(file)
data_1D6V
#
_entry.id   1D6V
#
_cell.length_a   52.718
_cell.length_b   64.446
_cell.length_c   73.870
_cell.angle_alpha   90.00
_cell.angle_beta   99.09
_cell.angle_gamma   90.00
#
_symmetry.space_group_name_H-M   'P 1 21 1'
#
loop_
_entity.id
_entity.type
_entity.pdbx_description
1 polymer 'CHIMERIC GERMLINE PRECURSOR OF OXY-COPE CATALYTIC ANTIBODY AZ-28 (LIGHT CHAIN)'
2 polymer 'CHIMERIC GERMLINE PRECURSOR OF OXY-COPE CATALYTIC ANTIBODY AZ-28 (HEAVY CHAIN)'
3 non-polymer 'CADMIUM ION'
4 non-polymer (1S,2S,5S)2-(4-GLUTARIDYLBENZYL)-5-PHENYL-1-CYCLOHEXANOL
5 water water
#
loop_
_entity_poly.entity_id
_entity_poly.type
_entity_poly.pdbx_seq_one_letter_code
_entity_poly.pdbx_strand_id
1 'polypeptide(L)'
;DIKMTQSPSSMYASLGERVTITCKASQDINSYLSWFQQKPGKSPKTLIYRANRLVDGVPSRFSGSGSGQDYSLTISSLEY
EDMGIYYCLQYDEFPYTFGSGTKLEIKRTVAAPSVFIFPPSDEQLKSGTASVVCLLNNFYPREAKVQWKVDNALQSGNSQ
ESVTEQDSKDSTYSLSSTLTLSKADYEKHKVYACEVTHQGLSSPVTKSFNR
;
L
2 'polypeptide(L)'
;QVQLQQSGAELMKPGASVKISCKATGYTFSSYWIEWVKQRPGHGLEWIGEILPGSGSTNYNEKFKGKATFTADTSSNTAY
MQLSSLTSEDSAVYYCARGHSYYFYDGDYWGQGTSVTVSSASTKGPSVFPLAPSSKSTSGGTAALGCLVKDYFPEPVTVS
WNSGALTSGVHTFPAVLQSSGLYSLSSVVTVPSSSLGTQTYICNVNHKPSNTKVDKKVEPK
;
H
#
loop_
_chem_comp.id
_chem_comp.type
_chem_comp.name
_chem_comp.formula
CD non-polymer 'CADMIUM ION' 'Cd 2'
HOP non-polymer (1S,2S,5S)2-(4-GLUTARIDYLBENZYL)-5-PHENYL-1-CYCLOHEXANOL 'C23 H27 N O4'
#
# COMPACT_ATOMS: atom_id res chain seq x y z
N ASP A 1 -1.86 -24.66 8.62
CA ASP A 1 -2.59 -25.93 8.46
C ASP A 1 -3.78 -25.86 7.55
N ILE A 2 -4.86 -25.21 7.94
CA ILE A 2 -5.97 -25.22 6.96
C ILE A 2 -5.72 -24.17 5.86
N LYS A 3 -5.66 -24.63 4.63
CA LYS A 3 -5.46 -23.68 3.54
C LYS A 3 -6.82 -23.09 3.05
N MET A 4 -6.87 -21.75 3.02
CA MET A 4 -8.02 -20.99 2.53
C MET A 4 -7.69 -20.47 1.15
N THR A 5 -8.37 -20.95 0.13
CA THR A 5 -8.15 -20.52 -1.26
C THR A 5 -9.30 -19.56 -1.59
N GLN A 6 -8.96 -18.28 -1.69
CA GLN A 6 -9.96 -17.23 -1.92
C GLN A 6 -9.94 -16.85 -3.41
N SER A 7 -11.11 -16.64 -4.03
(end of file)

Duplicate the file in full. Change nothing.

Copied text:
data_1D6V
#
_entry.id   1D6V
#
_cell.length_a   52.718
_cell.length_b   64.446
_cell.length_c   73.870
_cell.angle_alpha   90.00
_cell.angle_beta   99.09
_cell.angle_gamma   90.00
#
_symmetry.space_group_name_H-M   'P 1 21 1'
#
loop_
_entity.id
_entity.type
_entity.pdbx_description
1 polymer 'CHIMERIC GERMLINE PRECURSOR OF OXY-COPE CATALYTIC ANTIBODY AZ-28 (LIGHT CHAIN)'
2 polymer 'CHIMERIC GERMLINE PRECURSOR OF OXY-COPE CATALYTIC ANTIBODY AZ-28 (HEAVY CHAIN)'
3 non-polymer 'CADMIUM ION'
4 non-polymer (1S,2S,5S)2-(4-GLUTARIDYLBENZYL)-5-PHENYL-1-CYCLOHEXANOL
5 water water
#
loop_
_entity_poly.entity_id
_entity_poly.type
_entity_poly.pdbx_seq_one_letter_code
_entity_poly.pdbx_strand_id
1 'polypeptide(L)'
;DIKMTQSPSSMYASLGERVTITCKASQDINSYLSWFQQKPGKSPKTLIYRANRLVDGVPSRFSGSGSGQDYSLTISSLEY
EDMGIYYCLQYDEFPYTFGSGTKLEIKRTVAAPSVFIFPPSDEQLKSGTASVVCLLNNFYPREAKVQWKVDNALQSGNSQ
ESVTEQDSKDSTYSLSSTLTLSKADYEKHKVYACEVTHQGLSSPVTKSFNR
;
L
2 'polypeptide(L)'
;QVQLQQSGAELMKPGASVKISCKATGYTFSSYWIEWVKQRPGHGLEWIGEILPGSGSTNYNEKFKGKATFTADTSSNTAY
MQLSSLTSEDSAVYYCARGHSYYFYDGDYWGQGTSVTVSSASTKGPSVFPLAPSSKSTSGGTAALGCLVKDYFPEPVTVS
WNSGALTSGVHTFPAVLQSSGLYSLSSVVTVPSSSLGTQTYICNVNHKPSNTKVDKKVEPK
;
H
#
loop_
_chem_comp.id
_chem_comp.type
_chem_comp.name
_chem_comp.formula
CD non-polymer 'CADMIUM ION' 'Cd 2'
HOP non-polymer (1S,2S,5S)2-(4-GLUTARIDYLBENZYL)-5-PHENYL-1-CYCLOHEXANOL 'C23 H27 N O4'
#
# COMPACT_ATOMS: atom_id res chain seq x y z
N ASP A 1 -1.86 -24.66 8.62
CA ASP A 1 -2.59 -25.93 8.46
C ASP A 1 -3.78 -25.86 7.55
N ILE A 2 -4.86 -25.21 7.94
CA ILE A 2 -5.97 -25.22 6.96
C ILE A 2 -5.72 -24.17 5.86
N LYS A 3 -5.66 -24.63 4.63
CA LYS A 3 -5.46 -23.68 3.54
C LYS A 3 -6.82 -23.09 3.05
N MET A 4 -6.87 -21.75 3.02
CA MET A 4 -8.02 -20.99 2.53
C MET A 4 -7.69 -20.47 1.15
N THR A 5 -8.37 -20.95 0.13
CA THR A 5 -8.15 -20.52 -1.26
C THR A 5 -9.30 -19.56 -1.59
N GLN A 6 -8.96 -18.28 -1.69
CA GLN A 6 -9.96 -17.23 -1.92
C GLN A 6 -9.94 -16.85 -3.41
N SER A 7 -11.11 -16.64 -4.03